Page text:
GREP Southwest and Camino Real argue that this methodology reflects a more sound starting point to calculate a reasonable fee in this case, contending that, “[i]f Plaintiffs are entitled to any fees at all, a fee of a little more than three times the no-fault settlement makes sense.” Camino Real Response at 14. GREP Southwest and Camino Real then argue:

Given the small amount in question, lack of success on the merits, the simple nature of the claims against Camino Real, the stage of litigation when settled and the lack of any overarching public purpose served by this action, the loadstar should reduce this amount [i.e., $6, 910.80] rather than increase it.

         Camino Real Response at 15. GREP Southwest and Camino Real conclude that “[a] nuisance settlement should not justify attorney fees to a prevailing party, ” but contend that, if the Court awards attorneys' fees, “a calculation between $0 and $6, 910.80 as set out above, is appropriate.” Camino Real Response at 15.

         3. National Credit Response.

         National Credit responded to the Motion on April 18, 2016. See National Credit Response at 14. National Credit acknowledges that both the FDCPA and the FCRA allow a prevailing party to recover costs and reasonable attorneys' fees. National Credit Response at 4 (citing 15 U.S.C. § 1692k(a)(3); 15 U.S.C. §§ 1681n & 1681o). National Credit asserts that “the amounts allegedly spent by Plaintiffs to secure the nominal recovery obtained from National Credit are far from reasonable.” National Credit Response at 1. National Credit makes two main arguments that the $16, 500.00 fee award that the Fallens seek against National Credit is unreasonable. See National Credit Response at 5-13.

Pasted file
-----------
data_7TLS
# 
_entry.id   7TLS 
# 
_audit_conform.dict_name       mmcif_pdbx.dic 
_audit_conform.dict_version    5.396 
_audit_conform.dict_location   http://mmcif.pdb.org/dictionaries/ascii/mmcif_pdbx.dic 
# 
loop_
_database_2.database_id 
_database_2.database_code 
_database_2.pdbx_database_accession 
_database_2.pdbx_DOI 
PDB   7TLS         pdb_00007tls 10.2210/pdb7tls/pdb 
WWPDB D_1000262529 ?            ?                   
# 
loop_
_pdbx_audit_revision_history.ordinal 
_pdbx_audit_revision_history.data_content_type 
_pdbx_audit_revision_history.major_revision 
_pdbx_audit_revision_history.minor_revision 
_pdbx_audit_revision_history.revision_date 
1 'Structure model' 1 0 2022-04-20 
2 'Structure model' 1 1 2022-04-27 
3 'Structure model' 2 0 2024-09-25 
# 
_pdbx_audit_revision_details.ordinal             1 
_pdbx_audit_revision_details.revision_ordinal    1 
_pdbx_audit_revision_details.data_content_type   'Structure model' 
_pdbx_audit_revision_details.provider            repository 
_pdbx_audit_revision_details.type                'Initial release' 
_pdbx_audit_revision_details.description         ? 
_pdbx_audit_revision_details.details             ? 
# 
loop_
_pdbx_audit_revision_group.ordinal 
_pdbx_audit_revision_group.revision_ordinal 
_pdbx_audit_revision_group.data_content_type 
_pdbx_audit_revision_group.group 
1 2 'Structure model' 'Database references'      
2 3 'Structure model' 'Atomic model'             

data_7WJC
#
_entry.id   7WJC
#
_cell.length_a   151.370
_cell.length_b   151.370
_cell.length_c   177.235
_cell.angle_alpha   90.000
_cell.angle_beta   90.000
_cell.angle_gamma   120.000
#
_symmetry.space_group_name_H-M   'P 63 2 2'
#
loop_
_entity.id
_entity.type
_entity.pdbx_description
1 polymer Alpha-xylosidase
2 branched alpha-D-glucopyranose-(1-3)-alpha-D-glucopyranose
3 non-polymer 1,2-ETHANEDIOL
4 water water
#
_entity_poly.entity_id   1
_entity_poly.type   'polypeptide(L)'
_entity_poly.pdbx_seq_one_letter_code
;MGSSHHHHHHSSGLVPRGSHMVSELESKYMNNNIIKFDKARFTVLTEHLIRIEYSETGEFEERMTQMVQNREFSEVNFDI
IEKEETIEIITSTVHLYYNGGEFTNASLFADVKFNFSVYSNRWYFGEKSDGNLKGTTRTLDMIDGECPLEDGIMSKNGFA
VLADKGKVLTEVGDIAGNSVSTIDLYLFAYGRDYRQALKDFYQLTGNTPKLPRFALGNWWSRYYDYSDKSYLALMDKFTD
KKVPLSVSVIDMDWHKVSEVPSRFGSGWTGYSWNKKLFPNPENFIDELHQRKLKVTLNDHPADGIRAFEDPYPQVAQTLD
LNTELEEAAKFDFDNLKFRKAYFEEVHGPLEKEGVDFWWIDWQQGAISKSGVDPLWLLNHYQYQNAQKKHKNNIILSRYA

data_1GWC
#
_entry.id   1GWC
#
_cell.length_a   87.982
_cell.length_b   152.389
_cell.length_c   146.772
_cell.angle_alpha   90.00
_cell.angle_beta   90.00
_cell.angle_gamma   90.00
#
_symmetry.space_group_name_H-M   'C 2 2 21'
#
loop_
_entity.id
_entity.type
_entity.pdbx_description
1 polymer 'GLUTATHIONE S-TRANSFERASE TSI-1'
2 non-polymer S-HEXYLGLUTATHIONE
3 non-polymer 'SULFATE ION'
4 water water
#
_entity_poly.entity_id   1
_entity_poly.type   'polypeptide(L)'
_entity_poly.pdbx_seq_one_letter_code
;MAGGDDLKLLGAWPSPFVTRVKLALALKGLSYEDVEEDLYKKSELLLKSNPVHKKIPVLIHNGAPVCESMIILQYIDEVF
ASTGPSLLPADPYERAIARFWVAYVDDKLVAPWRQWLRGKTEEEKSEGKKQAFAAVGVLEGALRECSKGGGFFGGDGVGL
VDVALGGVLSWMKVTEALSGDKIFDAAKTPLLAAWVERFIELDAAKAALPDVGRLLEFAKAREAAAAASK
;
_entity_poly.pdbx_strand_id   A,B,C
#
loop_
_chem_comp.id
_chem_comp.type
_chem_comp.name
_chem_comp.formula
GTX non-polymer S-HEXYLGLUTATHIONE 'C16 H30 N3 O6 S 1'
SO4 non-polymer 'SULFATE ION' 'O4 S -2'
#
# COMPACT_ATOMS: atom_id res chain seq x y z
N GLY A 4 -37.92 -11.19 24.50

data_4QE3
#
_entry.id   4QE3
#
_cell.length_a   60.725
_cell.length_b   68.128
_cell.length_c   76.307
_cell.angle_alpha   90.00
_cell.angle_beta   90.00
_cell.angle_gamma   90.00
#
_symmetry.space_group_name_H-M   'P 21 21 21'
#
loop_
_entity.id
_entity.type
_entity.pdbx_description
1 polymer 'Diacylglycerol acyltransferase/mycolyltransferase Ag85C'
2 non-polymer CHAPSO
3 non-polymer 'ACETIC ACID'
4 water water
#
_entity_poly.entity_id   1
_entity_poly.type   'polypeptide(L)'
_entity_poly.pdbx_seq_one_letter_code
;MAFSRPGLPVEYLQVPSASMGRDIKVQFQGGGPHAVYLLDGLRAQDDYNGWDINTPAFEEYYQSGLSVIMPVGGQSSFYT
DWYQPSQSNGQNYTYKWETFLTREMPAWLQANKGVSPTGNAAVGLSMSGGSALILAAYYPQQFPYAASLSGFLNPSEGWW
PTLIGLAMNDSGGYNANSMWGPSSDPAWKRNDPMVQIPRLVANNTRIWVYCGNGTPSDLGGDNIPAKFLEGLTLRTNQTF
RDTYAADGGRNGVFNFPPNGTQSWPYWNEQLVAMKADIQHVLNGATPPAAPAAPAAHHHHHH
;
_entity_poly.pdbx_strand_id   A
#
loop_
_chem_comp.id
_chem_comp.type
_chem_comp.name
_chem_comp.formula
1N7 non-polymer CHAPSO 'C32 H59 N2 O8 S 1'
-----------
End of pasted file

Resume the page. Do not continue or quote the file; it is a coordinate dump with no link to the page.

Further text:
First, National Credit relies on rule 68 of the Federal Rules of Civil Procedure to argue that, because the Fallens rejected an offer of judgment and then failed to obtain a more-favorable settlement, the Court should not award the Fallens attorneys' fees incurred after National Credit made its offer of judgment. See National Credit Response at 5-8. National Credit alleges that it served an offer of judgment shortly after filing its answer to the Fallens' Second Amended Complaint. See National Credit Response at 5; Defendant National Credit Systems, Inc.'s Answer to Second Amended Complaint, filed September 23, 2015 (Doc. 50)(“National Credit's Answer”); National Credit Offer of Judgment at 1-2. According to National Credit, “[s]uch answer was filed because Plaintiffs refused to provide National Credit or its undersigned counsel with a settlement demand despite being asked to do so multiple times after the suit was filed.” National Credit Response at 5. National Credit emphasizes that, on October 22, 2015, it made, under rule 68, an offer of judgment in the amount of $4000.01, plus reasonable attorneys' fees and costs. See National Credit Response at 1; National Credit Offer of Judgment at 1-2. National Credit argues that the Fallens should not be able to collect any fees incurred after National Credit's October 22, 2015, offer of judgment, because “the failure to accept a Rule 68 Offer cuts-off a plaintiff's ability to recover post-offer fees under a fee-shifting statute when attorney's fees are considered costs.” Response at 5 (citing Marek v. Chesny, 473 U.S. 1, 11-12 (1985)). National Credit further states that, “[a]lthough the FDCPA and FCRA do not define costs to include attorney's fees, the same reasoning [in rule 68] applies.” Response at 5-6 (alterations added)(citing French v. Corporate Receivables, Inc., 489 F.3d 402, 404 (1st Cir. 2007); Lee v. Thomas & Thomas, 109 F.3d 302, 305-07 (6th Cir. 1997)). National Credit presses that the Fallens, after rejecting the offer of judgment, “failed to improve their position in any meaningful way, wasting both the Court and National Credit's resources in the process.” National Credit Response at 7. Accordingly, National Credit concludes that the Fallens cannot recover fees incurred after National Credit's offer of judgment. See National Credit Response at 8 (citing Haworth v. State of Nevada, 56 F.3d 1048 (9th Cir. 1995)).